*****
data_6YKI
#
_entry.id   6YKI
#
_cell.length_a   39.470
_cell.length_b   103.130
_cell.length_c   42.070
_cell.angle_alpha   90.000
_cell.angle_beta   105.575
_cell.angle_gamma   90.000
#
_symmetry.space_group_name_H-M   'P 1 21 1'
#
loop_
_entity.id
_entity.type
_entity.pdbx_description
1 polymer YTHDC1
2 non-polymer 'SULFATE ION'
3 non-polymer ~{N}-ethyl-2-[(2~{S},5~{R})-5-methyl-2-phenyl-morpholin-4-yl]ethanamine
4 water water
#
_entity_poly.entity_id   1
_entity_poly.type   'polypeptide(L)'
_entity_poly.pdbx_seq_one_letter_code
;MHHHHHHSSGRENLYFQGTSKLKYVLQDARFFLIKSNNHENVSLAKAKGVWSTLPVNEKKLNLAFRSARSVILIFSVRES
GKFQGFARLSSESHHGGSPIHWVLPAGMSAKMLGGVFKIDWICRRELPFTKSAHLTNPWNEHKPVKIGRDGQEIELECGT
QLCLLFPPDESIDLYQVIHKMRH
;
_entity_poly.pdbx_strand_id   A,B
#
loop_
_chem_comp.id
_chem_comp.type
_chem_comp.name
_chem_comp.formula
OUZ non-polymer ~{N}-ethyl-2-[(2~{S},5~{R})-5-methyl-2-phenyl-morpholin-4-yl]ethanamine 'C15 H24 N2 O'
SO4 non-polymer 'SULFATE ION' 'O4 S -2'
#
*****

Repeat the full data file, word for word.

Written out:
data_6YKI
#
_entry.id   6YKI
#
_cell.length_a   39.470
_cell.length_b   103.130
_cell.length_c   42.070
_cell.angle_alpha   90.000
_cell.angle_beta   105.575
_cell.angle_gamma   90.000
#
_symmetry.space_group_name_H-M   'P 1 21 1'
#
loop_
_entity.id
_entity.type
_entity.pdbx_description
1 polymer YTHDC1
2 non-polymer 'SULFATE ION'
3 non-polymer ~{N}-ethyl-2-[(2~{S},5~{R})-5-methyl-2-phenyl-morpholin-4-yl]ethanamine
4 water water
#
_entity_poly.entity_id   1
_entity_poly.type   'polypeptide(L)'
_entity_poly.pdbx_seq_one_letter_code
;MHHHHHHSSGRENLYFQGTSKLKYVLQDARFFLIKSNNHENVSLAKAKGVWSTLPVNEKKLNLAFRSARSVILIFSVRES
GKFQGFARLSSESHHGGSPIHWVLPAGMSAKMLGGVFKIDWICRRELPFTKSAHLTNPWNEHKPVKIGRDGQEIELECGT
QLCLLFPPDESIDLYQVIHKMRH
;
_entity_poly.pdbx_strand_id   A,B
#
loop_
_chem_comp.id
_chem_comp.type
_chem_comp.name
_chem_comp.formula
OUZ non-polymer ~{N}-ethyl-2-[(2~{S},5~{R})-5-methyl-2-phenyl-morpholin-4-yl]ethanamine 'C15 H24 N2 O'
SO4 non-polymer 'SULFATE ION' 'O4 S -2'
#